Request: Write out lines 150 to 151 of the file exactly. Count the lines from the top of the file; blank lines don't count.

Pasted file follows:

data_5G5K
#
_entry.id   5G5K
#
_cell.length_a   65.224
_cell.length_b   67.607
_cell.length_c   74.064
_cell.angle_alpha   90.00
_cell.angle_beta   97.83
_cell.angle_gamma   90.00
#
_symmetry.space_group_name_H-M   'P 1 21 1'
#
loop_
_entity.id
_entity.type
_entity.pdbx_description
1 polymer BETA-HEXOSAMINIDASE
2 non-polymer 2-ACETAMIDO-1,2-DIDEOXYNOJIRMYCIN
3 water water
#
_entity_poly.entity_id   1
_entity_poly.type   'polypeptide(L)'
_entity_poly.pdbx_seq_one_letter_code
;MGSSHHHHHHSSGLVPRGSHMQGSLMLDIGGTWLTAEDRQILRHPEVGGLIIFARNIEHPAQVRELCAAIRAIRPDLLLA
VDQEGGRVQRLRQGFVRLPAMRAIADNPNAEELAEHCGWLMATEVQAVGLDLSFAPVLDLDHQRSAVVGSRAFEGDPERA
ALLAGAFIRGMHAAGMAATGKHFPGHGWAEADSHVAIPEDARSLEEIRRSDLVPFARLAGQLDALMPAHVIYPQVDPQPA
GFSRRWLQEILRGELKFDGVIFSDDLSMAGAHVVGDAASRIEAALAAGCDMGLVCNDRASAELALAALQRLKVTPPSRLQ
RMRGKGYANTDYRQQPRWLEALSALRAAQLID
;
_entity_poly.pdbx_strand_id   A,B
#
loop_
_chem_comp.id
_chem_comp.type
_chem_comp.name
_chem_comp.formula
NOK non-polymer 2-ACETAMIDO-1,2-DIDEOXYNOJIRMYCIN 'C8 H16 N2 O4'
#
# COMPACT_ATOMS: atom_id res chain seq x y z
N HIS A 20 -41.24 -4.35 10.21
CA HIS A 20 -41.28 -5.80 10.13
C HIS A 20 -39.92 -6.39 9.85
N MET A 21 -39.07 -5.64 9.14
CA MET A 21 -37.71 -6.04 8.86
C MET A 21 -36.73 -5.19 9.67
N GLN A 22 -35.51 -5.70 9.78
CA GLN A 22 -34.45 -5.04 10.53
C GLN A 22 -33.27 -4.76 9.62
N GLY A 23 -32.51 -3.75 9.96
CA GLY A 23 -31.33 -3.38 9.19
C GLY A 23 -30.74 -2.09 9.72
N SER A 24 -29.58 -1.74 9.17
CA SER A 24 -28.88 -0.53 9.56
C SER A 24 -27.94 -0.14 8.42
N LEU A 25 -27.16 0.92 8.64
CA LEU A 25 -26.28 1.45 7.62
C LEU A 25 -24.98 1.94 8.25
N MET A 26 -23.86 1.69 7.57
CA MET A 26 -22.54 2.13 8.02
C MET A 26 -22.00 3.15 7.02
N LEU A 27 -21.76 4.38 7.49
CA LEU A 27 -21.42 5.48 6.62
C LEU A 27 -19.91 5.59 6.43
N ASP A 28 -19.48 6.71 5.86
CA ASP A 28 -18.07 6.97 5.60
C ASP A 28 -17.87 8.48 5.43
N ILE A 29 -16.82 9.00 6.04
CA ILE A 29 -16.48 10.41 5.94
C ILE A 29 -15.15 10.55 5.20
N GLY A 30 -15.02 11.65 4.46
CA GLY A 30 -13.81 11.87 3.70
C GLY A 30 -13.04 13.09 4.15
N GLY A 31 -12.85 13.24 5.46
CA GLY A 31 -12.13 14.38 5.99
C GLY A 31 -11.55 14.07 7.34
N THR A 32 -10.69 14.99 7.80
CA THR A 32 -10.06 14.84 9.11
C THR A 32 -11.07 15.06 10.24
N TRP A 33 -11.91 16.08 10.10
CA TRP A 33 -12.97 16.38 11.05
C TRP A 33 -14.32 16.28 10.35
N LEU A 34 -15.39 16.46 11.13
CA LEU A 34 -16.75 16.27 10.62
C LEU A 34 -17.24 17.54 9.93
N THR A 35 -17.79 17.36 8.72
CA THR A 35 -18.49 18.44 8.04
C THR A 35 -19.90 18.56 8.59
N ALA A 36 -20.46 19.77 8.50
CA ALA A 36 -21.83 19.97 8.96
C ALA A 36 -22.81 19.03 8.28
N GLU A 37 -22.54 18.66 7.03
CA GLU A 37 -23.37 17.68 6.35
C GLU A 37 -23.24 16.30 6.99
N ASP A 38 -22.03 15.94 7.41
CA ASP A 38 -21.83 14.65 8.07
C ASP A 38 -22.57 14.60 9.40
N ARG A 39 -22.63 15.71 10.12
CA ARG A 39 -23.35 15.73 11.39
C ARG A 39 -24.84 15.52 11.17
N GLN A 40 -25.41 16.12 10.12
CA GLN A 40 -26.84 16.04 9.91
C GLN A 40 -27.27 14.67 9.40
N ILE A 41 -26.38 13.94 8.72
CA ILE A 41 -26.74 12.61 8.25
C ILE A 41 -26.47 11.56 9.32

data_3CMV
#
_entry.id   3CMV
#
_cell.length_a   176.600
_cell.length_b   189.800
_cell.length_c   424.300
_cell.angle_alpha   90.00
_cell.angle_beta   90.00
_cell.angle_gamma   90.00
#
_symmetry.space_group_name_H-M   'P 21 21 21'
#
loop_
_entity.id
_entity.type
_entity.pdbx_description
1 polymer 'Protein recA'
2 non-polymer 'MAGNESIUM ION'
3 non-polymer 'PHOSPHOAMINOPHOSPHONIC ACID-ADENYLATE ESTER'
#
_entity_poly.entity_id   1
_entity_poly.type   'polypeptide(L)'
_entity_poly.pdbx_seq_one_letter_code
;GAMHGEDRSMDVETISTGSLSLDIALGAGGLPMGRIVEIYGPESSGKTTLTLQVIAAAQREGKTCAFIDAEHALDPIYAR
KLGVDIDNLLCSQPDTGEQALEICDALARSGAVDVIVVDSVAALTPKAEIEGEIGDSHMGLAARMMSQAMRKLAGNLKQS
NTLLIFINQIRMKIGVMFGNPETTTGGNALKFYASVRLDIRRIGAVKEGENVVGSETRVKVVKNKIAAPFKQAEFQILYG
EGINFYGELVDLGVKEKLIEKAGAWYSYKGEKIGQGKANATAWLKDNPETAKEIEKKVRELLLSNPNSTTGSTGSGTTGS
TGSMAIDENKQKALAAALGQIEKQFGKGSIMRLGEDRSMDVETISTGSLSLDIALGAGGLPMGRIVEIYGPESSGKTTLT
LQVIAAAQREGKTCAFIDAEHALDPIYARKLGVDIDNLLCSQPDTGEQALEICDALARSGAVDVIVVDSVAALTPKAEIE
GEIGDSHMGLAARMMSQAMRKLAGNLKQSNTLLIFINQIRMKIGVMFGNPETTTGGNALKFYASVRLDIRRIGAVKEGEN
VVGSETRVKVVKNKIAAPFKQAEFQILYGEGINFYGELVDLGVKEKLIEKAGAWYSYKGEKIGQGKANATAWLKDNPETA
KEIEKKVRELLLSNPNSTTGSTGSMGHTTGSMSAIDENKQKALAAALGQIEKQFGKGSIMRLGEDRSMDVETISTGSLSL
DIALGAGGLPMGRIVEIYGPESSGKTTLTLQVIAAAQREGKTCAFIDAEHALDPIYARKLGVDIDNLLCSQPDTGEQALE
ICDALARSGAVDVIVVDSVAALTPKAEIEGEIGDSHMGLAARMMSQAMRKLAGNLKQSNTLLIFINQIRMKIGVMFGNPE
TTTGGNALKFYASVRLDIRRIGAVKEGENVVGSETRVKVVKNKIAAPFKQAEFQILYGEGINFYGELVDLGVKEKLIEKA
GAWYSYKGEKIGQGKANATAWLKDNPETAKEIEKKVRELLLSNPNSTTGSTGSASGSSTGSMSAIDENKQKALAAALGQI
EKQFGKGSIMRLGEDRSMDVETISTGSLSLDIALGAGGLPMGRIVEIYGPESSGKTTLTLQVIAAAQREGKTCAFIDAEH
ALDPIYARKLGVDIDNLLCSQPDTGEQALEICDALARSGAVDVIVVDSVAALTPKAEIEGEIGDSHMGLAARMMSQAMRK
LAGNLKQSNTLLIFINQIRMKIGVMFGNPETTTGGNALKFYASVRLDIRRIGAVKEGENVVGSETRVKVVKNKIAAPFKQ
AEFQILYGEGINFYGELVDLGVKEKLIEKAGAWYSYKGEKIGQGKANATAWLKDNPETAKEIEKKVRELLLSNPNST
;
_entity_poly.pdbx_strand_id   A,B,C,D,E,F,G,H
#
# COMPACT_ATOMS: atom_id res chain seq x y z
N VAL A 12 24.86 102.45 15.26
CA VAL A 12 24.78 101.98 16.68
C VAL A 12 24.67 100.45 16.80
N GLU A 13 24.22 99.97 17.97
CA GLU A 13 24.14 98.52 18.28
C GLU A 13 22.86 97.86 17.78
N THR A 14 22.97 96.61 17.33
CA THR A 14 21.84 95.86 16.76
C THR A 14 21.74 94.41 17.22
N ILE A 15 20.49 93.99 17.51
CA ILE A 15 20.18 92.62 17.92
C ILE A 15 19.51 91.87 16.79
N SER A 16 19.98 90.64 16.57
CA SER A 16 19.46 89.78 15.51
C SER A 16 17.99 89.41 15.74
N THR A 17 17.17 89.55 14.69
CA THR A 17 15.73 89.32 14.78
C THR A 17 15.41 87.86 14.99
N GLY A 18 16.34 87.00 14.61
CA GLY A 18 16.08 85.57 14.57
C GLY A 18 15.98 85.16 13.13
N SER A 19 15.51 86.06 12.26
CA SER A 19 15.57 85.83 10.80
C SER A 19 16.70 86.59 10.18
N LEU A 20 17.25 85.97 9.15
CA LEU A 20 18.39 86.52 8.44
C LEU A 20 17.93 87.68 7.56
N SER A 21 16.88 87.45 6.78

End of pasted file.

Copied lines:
#
# COMPACT_ATOMS: atom_id res chain seq x y z